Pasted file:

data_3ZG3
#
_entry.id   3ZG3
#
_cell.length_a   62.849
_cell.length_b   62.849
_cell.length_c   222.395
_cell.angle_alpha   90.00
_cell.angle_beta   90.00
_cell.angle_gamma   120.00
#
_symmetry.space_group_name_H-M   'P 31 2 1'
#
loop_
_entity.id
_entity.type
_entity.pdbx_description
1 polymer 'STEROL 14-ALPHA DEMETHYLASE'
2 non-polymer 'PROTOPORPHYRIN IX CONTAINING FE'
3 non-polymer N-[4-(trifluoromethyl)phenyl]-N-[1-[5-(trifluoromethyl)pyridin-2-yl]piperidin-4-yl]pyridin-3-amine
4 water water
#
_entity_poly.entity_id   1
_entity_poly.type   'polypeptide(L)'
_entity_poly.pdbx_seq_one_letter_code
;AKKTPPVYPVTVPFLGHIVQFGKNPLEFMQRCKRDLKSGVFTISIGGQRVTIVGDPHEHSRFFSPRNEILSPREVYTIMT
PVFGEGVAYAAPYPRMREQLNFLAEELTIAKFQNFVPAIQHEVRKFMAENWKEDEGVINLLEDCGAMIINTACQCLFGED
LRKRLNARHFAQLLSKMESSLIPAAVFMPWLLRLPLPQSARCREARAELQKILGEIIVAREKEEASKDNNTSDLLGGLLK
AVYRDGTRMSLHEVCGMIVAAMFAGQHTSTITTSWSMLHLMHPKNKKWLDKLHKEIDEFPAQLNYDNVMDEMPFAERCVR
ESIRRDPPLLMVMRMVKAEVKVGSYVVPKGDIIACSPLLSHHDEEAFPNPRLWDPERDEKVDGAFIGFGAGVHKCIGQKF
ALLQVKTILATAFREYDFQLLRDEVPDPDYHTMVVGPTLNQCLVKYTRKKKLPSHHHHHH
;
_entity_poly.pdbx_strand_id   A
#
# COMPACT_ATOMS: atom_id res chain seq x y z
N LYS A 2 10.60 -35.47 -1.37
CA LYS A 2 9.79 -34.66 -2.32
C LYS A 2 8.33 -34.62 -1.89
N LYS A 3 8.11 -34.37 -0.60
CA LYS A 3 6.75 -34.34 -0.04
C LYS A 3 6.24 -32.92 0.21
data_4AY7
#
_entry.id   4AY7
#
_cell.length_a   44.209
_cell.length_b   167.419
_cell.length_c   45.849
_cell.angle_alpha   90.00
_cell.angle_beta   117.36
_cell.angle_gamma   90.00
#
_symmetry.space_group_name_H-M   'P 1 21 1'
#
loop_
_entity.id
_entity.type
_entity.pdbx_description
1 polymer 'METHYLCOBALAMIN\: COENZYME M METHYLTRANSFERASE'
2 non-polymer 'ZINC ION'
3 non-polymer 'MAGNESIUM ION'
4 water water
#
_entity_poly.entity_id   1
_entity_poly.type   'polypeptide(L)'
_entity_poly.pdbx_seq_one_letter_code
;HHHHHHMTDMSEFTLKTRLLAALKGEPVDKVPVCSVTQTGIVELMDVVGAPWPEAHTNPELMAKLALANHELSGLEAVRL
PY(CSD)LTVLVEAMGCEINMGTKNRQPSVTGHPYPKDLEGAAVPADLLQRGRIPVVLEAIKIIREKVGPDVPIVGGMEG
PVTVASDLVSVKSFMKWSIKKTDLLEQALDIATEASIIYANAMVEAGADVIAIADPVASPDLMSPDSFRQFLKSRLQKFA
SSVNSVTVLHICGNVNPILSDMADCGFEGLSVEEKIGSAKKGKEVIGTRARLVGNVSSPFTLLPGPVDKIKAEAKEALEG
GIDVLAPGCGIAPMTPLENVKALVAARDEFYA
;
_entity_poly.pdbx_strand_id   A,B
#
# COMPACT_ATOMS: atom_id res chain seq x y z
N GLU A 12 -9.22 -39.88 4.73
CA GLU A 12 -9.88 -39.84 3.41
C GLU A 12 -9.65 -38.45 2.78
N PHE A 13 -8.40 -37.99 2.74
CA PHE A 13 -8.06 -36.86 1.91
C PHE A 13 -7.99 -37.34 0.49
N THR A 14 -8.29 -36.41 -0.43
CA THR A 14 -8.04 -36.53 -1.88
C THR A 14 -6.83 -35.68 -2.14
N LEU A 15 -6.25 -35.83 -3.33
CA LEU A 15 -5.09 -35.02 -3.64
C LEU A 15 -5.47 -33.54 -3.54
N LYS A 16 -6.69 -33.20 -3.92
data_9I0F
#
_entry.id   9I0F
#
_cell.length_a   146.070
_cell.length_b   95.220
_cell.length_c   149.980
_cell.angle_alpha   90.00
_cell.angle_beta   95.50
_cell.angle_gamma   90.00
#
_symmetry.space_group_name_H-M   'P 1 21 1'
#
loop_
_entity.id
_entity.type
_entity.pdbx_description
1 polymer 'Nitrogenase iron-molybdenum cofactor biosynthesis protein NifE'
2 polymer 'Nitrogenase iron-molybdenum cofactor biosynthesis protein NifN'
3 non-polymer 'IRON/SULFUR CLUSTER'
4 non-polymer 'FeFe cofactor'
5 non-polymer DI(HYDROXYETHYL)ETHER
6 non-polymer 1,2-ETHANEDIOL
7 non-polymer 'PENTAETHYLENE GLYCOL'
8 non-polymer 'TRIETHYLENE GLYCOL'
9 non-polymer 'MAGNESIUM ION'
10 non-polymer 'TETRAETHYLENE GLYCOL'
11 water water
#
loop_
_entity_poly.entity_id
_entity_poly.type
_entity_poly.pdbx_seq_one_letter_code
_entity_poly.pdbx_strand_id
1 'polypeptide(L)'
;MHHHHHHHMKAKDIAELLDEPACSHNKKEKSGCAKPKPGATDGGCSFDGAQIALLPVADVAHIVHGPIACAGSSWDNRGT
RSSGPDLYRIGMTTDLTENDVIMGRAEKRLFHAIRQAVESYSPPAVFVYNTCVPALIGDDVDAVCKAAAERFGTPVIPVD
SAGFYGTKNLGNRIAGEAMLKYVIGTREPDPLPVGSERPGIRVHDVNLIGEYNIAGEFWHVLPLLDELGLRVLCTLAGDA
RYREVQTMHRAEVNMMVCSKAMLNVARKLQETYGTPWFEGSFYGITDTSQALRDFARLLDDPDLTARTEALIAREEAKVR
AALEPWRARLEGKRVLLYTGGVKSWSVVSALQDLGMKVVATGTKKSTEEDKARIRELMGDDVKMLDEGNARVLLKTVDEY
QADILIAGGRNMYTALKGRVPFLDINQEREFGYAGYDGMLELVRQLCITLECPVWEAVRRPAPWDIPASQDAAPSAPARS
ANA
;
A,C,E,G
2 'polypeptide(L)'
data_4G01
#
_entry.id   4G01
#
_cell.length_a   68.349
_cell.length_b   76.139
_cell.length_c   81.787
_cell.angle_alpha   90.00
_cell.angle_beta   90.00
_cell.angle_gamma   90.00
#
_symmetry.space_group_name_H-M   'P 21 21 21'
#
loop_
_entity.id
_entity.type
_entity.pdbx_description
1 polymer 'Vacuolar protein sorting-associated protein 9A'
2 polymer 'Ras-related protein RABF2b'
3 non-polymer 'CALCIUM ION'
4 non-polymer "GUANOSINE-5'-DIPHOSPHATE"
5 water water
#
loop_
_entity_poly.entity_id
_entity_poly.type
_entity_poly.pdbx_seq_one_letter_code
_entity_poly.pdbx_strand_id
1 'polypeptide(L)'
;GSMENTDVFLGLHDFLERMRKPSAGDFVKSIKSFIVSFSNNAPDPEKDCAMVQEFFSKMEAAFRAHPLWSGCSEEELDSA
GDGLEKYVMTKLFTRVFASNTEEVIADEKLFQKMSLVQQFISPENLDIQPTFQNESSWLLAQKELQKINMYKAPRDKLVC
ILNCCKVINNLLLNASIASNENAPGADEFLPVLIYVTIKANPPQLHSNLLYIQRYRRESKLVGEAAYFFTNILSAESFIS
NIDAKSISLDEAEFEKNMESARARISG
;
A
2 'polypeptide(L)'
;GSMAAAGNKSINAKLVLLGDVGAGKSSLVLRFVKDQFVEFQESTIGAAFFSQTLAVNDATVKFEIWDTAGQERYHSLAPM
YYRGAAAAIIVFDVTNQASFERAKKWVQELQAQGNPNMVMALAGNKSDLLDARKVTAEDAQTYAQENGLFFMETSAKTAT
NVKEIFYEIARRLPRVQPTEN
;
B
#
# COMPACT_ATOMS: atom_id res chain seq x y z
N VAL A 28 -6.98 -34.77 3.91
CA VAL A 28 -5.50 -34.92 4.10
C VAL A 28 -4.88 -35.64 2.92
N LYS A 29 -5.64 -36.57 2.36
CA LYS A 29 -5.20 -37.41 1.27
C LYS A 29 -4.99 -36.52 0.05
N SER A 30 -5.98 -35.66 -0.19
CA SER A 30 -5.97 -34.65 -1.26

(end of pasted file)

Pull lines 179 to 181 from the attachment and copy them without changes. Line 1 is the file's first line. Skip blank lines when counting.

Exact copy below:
C VAL A 28 -4.88 -35.64 2.92
N LYS A 29 -5.64 -36.57 2.36
CA LYS A 29 -5.20 -37.41 1.27